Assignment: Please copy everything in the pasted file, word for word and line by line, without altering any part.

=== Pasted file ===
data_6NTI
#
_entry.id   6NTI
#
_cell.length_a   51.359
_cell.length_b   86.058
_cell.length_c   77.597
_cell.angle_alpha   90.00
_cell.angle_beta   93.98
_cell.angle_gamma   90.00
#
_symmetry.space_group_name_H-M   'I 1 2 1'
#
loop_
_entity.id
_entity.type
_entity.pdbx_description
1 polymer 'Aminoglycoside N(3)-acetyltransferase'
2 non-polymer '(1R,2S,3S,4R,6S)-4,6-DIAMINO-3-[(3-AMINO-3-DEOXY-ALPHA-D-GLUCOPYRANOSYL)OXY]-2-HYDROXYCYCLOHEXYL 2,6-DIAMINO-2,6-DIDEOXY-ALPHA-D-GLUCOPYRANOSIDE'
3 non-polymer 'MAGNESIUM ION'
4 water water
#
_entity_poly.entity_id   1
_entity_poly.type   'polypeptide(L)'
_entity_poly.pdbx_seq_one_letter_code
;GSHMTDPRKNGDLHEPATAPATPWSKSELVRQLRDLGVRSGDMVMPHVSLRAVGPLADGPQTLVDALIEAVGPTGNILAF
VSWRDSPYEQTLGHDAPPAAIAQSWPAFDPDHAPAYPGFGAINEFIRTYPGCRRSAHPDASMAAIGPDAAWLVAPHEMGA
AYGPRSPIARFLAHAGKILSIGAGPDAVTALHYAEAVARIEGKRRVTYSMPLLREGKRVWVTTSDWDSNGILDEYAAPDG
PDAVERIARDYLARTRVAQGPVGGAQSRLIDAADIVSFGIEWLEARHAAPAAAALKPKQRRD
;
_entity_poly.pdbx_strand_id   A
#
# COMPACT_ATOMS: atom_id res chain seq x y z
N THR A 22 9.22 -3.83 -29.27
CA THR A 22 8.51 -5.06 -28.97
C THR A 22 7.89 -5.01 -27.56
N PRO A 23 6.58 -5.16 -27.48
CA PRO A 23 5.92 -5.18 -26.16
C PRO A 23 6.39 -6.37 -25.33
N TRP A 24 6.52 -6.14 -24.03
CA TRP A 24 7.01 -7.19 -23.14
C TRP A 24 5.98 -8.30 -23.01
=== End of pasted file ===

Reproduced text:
data_6NTI
#
_entry.id   6NTI
#
_cell.length_a   51.359
_cell.length_b   86.058
_cell.length_c   77.597
_cell.angle_alpha   90.00
_cell.angle_beta   93.98
_cell.angle_gamma   90.00
#
_symmetry.space_group_name_H-M   'I 1 2 1'
#
loop_
_entity.id
_entity.type
_entity.pdbx_description
1 polymer 'Aminoglycoside N(3)-acetyltransferase'
2 non-polymer '(1R,2S,3S,4R,6S)-4,6-DIAMINO-3-[(3-AMINO-3-DEOXY-ALPHA-D-GLUCOPYRANOSYL)OXY]-2-HYDROXYCYCLOHEXYL 2,6-DIAMINO-2,6-DIDEOXY-ALPHA-D-GLUCOPYRANOSIDE'
3 non-polymer 'MAGNESIUM ION'
4 water water
#
_entity_poly.entity_id   1
_entity_poly.type   'polypeptide(L)'
_entity_poly.pdbx_seq_one_letter_code
;GSHMTDPRKNGDLHEPATAPATPWSKSELVRQLRDLGVRSGDMVMPHVSLRAVGPLADGPQTLVDALIEAVGPTGNILAF
VSWRDSPYEQTLGHDAPPAAIAQSWPAFDPDHAPAYPGFGAINEFIRTYPGCRRSAHPDASMAAIGPDAAWLVAPHEMGA
AYGPRSPIARFLAHAGKILSIGAGPDAVTALHYAEAVARIEGKRRVTYSMPLLREGKRVWVTTSDWDSNGILDEYAAPDG
PDAVERIARDYLARTRVAQGPVGGAQSRLIDAADIVSFGIEWLEARHAAPAAAALKPKQRRD
;
_entity_poly.pdbx_strand_id   A
#
# COMPACT_ATOMS: atom_id res chain seq x y z
N THR A 22 9.22 -3.83 -29.27
CA THR A 22 8.51 -5.06 -28.97
C THR A 22 7.89 -5.01 -27.56
N PRO A 23 6.58 -5.16 -27.48
CA PRO A 23 5.92 -5.18 -26.16
C PRO A 23 6.39 -6.37 -25.33
N TRP A 24 6.52 -6.14 -24.03
CA TRP A 24 7.01 -7.19 -23.14
C TRP A 24 5.98 -8.30 -23.01